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Aphididae : Eriosomatinae : Eriosomatini : Colopha
 

 

Genus Colopha

Cockscomb gall aphids, elm-sedge aphids

On this page: Colopha compressa graminis

Colopha [Eriosomatini]

Colopha is a small aphid genus, related to the genus Kaltenbachiella. Apterae on the secondary host differ from Kaltenbachiella apterae in having the fore-tarsi parallel-sided, with a ventral hair arising from a distal protrusion. Alatae have a once-branched media in the fore wing and one oblique vein in the hind wing.

There are 6 Colopha species worldwide, all in the northern hemisphere. Three of these have a sexual stage, and host alternate from elm, where they live in cockscomb-like galls, to grasses or sedges, where they live on the roots or aerial parts. Three species have lost their primary host and their sexual stages and live parthenogenetically year-round on grasses and sedges.

 

Colopha compressa (Elm cockscomb gall aphid) Europe, West Asia

The fundatrices of Colopha compressa induce laterally compressed cockscomb-shaped galls along the midrib on the upper surface of elm leaves (see first picture below). These galls are yellowish, often tinged with red. Fundatrices (not shown) are yellow or yellowish green and are lightly covered with waxy powder. Their antennae are about 0.12 times as long as the body. The body is oval or elongate, with wax plates on each of the thoracic and abdominal segments, and small siphuncular pores - which may be present or absent. The yellowish offspring of the fundatrices (see second picture below) develop to green alatae which leave the gall. These produce dark yellow apterae on the secondary host which have a body length of 0.9-1.5 mm, and secrete flocculent wax.

Both images copyright Maria Fremlin, all rights reserved.

Alatae emerge from their galls on elm (Ulmus) in July, from an opening on the underside of the leaf, and colonise the roots of sedges (Carex) and cottongrass (Eriophorum). Alate sexuparae return to elm in September-October, although some populations may persist on the roots of sedges throughout the winter months. Colopha compressa is found throughout Europe, east to Turkey, Ukraine and Kazakhstan, and has been introduced to Siberia.

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Colopha graminis (Elm-cutgrass cockscomb gall aphid) North America

The primary host of Colopha graminis is elm (Ulmus), where they induce cockscomb-like galls on the upper leaf-surface on the leaf lamina between the veins indistinguishable from Colopha ulmicola (first picture below). These galls are about 2.5 cm long, 0.6 cm high, and are wrinkled irregularly like a rooster's comb. Galls are reddish-green at first, but turn brown as they mature. Winged aphids emerge from the galls in June/July and migrate to grasses (Deschampsia, Leersia) where they form colonies both above and below ground.

The aptera of Colopha graminis on grass (see second picture below) is orange-brown and is covered in grey woolly wax. Their eyes are 3-faceted and both antennae and legs are greatly reduced, their antennae being less than 0.1 times the body length. The apical rostral segment (RIV+V) is 1.0-1.35 times the length of the second hind tarsal segment (HTII) (cf. the European Colopha compressa, which has RIV+V 1.8-2.8 times as long as HTII). Wax glands are present on all segments, each comprising a ring of cells surrounding 1-2 smaller central cells. Siphunculi are absent. The body length of Colopha graminis apterae is 1.2-1.8 mm.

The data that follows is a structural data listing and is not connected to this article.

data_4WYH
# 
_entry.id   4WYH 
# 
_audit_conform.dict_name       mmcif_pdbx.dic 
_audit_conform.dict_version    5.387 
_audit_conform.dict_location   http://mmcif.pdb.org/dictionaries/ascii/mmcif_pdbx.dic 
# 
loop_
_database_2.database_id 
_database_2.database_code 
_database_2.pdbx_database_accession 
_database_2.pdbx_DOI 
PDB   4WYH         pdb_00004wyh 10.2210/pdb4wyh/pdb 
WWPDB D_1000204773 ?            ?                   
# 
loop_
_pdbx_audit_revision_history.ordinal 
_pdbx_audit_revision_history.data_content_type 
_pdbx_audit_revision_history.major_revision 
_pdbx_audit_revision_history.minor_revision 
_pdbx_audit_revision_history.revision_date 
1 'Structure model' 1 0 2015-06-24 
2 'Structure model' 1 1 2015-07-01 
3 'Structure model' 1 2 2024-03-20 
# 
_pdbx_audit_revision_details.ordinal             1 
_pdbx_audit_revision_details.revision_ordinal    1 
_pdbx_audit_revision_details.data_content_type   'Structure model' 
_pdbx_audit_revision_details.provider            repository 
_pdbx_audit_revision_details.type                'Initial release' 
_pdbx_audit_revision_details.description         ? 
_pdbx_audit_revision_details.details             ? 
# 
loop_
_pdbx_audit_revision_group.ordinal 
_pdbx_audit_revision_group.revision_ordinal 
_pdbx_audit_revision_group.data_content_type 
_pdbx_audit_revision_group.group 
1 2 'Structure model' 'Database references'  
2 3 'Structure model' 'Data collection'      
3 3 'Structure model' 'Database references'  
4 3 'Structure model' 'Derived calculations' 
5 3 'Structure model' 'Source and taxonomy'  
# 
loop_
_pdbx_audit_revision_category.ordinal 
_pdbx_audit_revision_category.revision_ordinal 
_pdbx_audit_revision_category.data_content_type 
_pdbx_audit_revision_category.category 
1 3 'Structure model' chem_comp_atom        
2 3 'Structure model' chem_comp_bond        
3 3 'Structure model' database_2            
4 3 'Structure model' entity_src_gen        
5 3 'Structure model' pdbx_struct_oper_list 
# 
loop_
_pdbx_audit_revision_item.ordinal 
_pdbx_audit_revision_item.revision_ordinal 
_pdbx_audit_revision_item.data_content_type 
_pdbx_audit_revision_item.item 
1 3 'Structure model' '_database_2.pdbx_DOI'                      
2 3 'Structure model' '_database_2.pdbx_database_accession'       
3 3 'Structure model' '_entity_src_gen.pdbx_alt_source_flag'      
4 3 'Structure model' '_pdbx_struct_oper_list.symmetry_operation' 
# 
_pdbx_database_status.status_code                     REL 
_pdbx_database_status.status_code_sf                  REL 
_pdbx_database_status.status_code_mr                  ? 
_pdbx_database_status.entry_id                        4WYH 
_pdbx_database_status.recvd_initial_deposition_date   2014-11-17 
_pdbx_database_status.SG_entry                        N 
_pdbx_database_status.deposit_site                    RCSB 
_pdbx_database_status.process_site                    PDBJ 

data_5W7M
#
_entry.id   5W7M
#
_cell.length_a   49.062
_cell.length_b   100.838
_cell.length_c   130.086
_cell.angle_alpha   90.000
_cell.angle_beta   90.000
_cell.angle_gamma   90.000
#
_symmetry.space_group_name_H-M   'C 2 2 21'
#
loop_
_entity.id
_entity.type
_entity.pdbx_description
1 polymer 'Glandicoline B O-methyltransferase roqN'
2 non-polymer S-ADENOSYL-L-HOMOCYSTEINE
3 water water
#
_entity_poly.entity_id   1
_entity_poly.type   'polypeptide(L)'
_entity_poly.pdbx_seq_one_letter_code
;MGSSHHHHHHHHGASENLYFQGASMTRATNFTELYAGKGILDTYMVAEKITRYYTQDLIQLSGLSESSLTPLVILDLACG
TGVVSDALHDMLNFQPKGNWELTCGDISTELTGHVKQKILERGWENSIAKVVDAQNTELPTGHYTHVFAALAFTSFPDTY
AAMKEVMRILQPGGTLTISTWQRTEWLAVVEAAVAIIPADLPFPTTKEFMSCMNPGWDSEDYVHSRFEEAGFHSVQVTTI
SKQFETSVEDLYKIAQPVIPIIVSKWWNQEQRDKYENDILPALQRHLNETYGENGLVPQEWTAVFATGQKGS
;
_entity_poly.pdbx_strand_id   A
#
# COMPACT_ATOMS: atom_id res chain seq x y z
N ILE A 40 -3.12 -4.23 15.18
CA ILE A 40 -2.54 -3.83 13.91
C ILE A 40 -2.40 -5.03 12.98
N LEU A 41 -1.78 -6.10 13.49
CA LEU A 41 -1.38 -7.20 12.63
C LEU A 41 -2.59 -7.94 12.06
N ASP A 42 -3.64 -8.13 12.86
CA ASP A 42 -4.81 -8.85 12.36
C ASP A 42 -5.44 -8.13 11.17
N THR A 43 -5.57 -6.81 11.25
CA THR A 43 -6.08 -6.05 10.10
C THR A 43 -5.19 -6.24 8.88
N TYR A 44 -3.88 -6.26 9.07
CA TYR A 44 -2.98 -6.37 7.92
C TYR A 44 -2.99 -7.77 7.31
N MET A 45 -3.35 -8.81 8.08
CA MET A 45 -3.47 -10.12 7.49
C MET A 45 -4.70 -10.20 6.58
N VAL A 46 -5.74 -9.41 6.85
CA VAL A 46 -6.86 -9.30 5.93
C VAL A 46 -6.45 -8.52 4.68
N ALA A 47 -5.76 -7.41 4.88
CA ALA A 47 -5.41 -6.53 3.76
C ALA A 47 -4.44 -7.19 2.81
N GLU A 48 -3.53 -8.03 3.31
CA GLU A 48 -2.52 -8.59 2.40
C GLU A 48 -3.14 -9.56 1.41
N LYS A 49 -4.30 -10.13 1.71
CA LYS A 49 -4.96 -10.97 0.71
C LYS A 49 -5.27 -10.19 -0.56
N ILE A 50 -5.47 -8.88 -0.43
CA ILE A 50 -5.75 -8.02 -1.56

First image above copyright Howard Ensign Evans under a under a Creative Commons Attribution 3.0 Licence
Second and third images above copyright Claude Pilon, all rights reserved.

Alate Colopha graminis (see third picture above) are orange-brown and have the media vein of the forewing once-branched (cf. Colopha ulmicola which have the media of the forewing unbranched). The body length of alatae is 1.0-1.6 mm.

Colopha graminis gall the leaves of elm, especially American elm (Ulmus americana), in spring. In summer they host alternate to the above & below ground parts of certain grasses, in particular cut-grasses (Leersia) and hair-grasses (Deschampsia). In autumn sexuparae develop to adults on the leaves of the secondary host, before returning to elm in October. After mating the female deposits a single egg under the rough bark of the elm tree. Patch (1910) provides a good summary of the morphology and biology of the elm-cutgrass cockscomb aphid under the name Tetraneura graminis, while Hottes & Frison (1952) discuss its generic/subgeneric rank. Colopha graminis is widely distributed in North America.

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Acknowledgements

We especially thank Maria Fremlin and Claude Pilon for the images of Colopha compressa and Colopha graminis shown above.

Whilst we make every effort to ensure that identifications are correct, we cannot absolutely warranty their accuracy. We have mostly made identifications from high resolution photos of living specimens, along with host plant identity. In the great majority of cases, identifications have been confirmed by microscopic examination of preserved specimens. We have used the keys and species accounts of Blackman & Eastop (1994) and Blackman & Eastop (2006) supplemented with Blackman (1974), Stroyan (1977), Stroyan (1984), Blackman & Eastop (1984), Heie (1980-1995), Dixon & Thieme (2007) and Blackman (2010). We fully acknowledge these authors as the source for the (summarized) taxonomic information we have presented. Any errors in identification or information are ours alone, and we would be very grateful for any corrections. For assistance on the terms used for aphid morphology we suggest the figure provided by Blackman & Eastop (2006).

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References

  • Blackman, R.L. & Eastop, V.F. (2006). Aphids on the world's herbaceous plants and shrubs. Vols 1 and 2. John Wiley & Sons.